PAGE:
Published on 12/27/12

Fall garden or not, there are plenty of winter gardening chores

By Judy Ashley

Gardeners who chose not to grow cool season crops may be getting restless as temperatures drop and the growing season comes to an end. Well, a gardener’s work is never done. Here are a few garden chores that can be accomplished over the next few months.

Now is a great time to test the soil. Developing and maintaining productive soils begins with soil testing. Whether it is for your lawn, flowerbed or vegetable garden, University of Georgia soil test results will reveal the soil’s actual nutrient status. Follow the test’s recommendations for ideal soil in your spring garden.

Compost leaves

Do you have an abundance of leaves on your property? Chop them up and add them to your garden as a mulch, or work them in to improve the soil’s organic matter. Unchopped or shredded leaves can also be used, but they tend to mat down and will not breakdown as rapidly. Leaves can also be added to your compost pile to provide a carbon element.

Speaking of compost piles, work off some of those delicious holiday desserts by grabbing a shovel or pick and giving your compost pile a thorough turn. This will speed the decomposition process and add needed air and circulation to the pile.

Inspect and repair tools

While you have that shovel or pick handy, look at it closely. Does the handle appear to be rotting or cracking? If the handle is beginning to crack or turn gray, sand it down and apply a coat of marine or outdoor varnish to preserve the life of the handle.

Is the shovelhead showing rust or wear? Take the time now to clean, sharpen and repair your garden tools and you will be glad when spring rolls back around. Remove caked on dirt with a wire brush and rinse and dry tools thoroughly.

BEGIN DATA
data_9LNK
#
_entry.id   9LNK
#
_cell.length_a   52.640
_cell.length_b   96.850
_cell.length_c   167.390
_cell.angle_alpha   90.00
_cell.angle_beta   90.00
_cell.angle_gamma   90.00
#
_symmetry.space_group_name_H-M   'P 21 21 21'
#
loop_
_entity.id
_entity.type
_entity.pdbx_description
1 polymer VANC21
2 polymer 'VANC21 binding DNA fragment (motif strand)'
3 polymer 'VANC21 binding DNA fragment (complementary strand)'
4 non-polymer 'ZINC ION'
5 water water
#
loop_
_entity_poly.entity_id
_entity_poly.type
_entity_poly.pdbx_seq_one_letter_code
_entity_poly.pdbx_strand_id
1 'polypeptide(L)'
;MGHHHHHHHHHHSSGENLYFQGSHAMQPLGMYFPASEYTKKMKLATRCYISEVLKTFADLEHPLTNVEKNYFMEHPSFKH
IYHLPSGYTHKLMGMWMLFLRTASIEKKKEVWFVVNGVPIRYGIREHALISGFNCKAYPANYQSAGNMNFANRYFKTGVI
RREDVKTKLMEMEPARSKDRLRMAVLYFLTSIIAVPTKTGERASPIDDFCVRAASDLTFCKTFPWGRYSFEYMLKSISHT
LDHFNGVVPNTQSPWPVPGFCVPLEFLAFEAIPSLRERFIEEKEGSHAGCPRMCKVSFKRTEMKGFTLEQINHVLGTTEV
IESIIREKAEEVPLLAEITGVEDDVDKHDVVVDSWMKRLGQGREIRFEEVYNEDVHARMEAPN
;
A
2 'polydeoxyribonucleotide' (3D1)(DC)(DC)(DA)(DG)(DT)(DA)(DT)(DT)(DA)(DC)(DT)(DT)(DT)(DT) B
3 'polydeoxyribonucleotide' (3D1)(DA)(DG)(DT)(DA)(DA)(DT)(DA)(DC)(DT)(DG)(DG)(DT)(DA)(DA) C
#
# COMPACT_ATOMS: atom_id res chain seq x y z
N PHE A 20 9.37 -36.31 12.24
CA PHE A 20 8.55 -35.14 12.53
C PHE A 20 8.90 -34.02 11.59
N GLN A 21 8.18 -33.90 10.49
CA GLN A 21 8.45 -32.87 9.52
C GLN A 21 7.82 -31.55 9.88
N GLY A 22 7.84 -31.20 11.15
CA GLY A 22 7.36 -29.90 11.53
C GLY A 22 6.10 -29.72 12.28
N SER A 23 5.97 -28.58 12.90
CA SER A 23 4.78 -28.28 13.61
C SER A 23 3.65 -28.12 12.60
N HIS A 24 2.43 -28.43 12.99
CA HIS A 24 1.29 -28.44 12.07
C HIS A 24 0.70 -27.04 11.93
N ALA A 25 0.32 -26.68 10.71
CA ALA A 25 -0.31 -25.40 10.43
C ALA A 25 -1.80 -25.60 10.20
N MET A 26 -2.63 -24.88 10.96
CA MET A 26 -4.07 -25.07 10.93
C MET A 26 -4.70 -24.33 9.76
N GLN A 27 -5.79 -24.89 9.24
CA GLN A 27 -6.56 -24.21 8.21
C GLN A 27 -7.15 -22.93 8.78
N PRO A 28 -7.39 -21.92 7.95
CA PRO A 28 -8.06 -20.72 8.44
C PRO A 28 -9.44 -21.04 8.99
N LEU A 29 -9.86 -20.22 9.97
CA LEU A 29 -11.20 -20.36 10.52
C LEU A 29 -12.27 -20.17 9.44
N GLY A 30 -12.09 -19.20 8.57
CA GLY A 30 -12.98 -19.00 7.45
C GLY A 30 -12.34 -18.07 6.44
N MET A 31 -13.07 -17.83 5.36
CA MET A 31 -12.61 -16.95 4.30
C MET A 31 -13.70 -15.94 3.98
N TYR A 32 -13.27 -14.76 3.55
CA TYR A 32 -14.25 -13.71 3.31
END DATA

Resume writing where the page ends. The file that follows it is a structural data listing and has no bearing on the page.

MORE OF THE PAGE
Apply lubricating oil to any working parts on pruning shears or saws, and sharpen the blades. To sharpen properly, place the tool in a vise and sharpen away from the tool’s head, on the push-stroke side only.

Proper storage of gardening tools will extend their life. My worst nightmare is when my son “borrows” my lopping shears to clear a path in the back woods. Weeks later when I am looking for them to prune that overgrown Cleyera, I find them rusting in the dirt on that new path in the back woods.

Don’t let this happen to your tools. Keep them out of the weather in a shed or garage in a neat and orderly fashion. This will not only save you a lot of frustration when it comes time to use them, but your storage space will be maximized –- making room for that latest and greatest gardening tools on your Christmas list.

Judy Ashley is the University of Georgia county Extension coordinator in Walton County.

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